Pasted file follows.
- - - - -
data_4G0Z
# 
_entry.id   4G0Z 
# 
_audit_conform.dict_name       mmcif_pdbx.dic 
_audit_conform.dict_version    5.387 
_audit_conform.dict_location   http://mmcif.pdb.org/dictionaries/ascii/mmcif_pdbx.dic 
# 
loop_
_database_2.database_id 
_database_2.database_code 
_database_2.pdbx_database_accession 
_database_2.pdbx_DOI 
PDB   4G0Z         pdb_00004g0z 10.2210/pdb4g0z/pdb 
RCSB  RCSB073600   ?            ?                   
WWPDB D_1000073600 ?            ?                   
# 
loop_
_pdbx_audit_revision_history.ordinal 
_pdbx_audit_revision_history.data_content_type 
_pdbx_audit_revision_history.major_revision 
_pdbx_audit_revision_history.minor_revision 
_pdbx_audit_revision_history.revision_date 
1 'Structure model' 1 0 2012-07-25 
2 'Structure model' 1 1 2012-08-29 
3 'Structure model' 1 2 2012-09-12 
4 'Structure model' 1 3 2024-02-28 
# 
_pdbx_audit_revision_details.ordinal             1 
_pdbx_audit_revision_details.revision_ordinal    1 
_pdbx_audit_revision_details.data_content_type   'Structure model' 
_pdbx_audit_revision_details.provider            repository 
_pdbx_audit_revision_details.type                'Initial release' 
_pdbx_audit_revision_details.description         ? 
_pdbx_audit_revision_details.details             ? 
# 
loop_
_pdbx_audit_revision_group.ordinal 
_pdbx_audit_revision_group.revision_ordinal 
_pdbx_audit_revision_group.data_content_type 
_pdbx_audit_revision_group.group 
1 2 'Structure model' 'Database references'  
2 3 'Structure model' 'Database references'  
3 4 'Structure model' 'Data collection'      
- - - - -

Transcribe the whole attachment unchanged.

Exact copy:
data_4G0Z
# 
_entry.id   4G0Z 
# 
_audit_conform.dict_name       mmcif_pdbx.dic 
_audit_conform.dict_version    5.387 
_audit_conform.dict_location   http://mmcif.pdb.org/dictionaries/ascii/mmcif_pdbx.dic 
# 
loop_
_database_2.database_id 
_database_2.database_code 
_database_2.pdbx_database_accession 
_database_2.pdbx_DOI 
PDB   4G0Z         pdb_00004g0z 10.2210/pdb4g0z/pdb 
RCSB  RCSB073600   ?            ?                   
WWPDB D_1000073600 ?            ?                   
# 
loop_
_pdbx_audit_revision_history.ordinal 
_pdbx_audit_revision_history.data_content_type 
_pdbx_audit_revision_history.major_revision 
_pdbx_audit_revision_history.minor_revision 
_pdbx_audit_revision_history.revision_date 
1 'Structure model' 1 0 2012-07-25 
2 'Structure model' 1 1 2012-08-29 
3 'Structure model' 1 2 2012-09-12 
4 'Structure model' 1 3 2024-02-28 
# 
_pdbx_audit_revision_details.ordinal             1 
_pdbx_audit_revision_details.revision_ordinal    1 
_pdbx_audit_revision_details.data_content_type   'Structure model' 
_pdbx_audit_revision_details.provider            repository 
_pdbx_audit_revision_details.type                'Initial release' 
_pdbx_audit_revision_details.description         ? 
_pdbx_audit_revision_details.details             ? 
# 
loop_
_pdbx_audit_revision_group.ordinal 
_pdbx_audit_revision_group.revision_ordinal 
_pdbx_audit_revision_group.data_content_type 
_pdbx_audit_revision_group.group 
1 2 'Structure model' 'Database references'  
2 3 'Structure model' 'Database references'  
3 4 'Structure model' 'Data collection'      